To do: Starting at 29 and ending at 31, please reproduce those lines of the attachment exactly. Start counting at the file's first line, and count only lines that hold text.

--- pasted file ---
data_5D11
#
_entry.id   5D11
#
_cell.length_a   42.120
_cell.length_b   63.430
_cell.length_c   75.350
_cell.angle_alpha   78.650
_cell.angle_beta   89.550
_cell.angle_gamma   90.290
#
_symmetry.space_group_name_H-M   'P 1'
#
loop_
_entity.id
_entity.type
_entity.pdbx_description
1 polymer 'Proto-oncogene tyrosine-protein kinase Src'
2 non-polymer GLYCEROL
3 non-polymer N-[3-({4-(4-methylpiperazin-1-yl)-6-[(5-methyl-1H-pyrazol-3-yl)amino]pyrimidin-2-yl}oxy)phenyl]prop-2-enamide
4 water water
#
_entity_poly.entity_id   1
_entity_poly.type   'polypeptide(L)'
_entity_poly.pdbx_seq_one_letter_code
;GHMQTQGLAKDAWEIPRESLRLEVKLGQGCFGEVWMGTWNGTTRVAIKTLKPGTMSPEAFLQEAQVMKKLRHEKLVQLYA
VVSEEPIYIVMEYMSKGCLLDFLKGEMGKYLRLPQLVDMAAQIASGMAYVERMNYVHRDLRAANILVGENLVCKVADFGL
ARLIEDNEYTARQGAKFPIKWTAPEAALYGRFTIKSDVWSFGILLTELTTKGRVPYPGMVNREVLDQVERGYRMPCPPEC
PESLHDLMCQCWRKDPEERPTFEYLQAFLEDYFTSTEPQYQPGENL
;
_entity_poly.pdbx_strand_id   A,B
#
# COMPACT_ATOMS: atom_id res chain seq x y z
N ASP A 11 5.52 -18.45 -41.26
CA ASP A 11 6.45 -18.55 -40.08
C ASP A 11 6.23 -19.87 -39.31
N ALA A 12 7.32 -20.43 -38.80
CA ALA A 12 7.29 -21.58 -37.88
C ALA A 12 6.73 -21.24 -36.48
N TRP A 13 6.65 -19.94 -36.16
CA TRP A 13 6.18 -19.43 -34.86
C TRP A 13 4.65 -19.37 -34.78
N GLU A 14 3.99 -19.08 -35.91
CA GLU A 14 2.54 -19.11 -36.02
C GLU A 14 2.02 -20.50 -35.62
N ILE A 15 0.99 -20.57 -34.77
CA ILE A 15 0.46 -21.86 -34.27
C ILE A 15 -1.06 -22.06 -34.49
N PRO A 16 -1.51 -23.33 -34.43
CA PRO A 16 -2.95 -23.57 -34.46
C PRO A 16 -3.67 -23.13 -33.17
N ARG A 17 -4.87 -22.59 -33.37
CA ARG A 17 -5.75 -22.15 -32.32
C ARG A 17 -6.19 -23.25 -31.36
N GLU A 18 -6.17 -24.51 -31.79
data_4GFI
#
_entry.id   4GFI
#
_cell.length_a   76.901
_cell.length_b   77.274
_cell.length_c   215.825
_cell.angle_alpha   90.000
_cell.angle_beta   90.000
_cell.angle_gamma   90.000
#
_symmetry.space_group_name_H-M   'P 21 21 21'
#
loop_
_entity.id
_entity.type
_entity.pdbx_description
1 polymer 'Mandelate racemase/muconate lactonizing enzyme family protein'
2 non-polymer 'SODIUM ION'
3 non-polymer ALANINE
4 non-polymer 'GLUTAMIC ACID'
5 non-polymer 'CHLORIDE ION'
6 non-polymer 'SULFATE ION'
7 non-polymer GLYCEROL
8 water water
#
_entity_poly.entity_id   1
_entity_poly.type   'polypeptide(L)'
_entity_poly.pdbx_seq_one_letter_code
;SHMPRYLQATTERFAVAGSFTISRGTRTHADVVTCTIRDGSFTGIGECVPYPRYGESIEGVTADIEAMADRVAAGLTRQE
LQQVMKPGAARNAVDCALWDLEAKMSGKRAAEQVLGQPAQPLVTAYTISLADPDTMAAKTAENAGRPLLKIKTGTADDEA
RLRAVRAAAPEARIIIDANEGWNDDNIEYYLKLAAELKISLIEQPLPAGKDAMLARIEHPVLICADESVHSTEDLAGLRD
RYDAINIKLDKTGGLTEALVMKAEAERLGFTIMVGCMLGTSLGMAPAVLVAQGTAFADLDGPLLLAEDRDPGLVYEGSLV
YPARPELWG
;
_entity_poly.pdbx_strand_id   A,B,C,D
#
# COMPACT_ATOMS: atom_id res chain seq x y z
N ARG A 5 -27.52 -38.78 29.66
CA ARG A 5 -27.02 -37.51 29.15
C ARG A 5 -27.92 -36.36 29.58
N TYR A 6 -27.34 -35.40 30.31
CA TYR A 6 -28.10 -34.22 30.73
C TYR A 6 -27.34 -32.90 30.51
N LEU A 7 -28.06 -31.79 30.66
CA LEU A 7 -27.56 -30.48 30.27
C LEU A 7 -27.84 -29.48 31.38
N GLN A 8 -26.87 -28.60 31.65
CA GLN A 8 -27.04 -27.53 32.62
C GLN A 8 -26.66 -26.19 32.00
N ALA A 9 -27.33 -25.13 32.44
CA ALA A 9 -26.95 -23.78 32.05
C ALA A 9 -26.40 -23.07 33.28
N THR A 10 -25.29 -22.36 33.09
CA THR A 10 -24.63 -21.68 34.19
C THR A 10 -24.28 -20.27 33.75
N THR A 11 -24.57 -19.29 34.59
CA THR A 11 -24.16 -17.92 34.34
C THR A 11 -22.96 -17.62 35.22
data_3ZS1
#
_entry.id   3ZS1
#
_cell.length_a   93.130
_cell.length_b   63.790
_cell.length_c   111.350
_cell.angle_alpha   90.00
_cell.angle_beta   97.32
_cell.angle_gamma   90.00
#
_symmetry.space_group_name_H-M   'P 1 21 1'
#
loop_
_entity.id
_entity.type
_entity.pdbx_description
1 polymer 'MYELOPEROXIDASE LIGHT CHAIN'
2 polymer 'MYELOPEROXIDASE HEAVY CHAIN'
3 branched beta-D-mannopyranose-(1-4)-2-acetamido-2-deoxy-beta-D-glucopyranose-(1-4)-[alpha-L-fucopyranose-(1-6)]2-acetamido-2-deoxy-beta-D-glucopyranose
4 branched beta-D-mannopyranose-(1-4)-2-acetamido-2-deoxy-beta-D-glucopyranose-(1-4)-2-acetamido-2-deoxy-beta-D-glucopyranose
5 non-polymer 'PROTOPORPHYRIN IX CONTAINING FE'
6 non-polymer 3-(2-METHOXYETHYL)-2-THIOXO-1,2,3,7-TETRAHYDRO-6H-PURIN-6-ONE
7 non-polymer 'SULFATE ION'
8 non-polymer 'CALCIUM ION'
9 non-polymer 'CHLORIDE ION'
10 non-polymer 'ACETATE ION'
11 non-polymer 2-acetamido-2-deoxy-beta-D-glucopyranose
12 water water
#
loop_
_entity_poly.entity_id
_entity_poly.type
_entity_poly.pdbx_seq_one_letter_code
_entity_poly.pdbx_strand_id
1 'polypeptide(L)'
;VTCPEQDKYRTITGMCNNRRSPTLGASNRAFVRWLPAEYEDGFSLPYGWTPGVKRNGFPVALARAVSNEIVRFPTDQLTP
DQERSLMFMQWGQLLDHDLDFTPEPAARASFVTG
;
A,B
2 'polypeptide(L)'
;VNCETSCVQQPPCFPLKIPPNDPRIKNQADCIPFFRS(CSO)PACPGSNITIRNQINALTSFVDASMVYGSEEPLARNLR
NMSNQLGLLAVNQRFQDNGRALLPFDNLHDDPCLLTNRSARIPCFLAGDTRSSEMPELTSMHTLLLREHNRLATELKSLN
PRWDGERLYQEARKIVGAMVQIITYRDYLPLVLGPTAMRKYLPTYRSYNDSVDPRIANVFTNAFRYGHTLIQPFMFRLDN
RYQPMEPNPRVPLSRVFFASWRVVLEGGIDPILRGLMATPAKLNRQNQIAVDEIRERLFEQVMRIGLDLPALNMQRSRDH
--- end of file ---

PESLHDLMCQCWRKDPEERPTFEYLQAFLEDYFTSTEPQYQPGENL
;
_entity_poly.pdbx_strand_id   A,B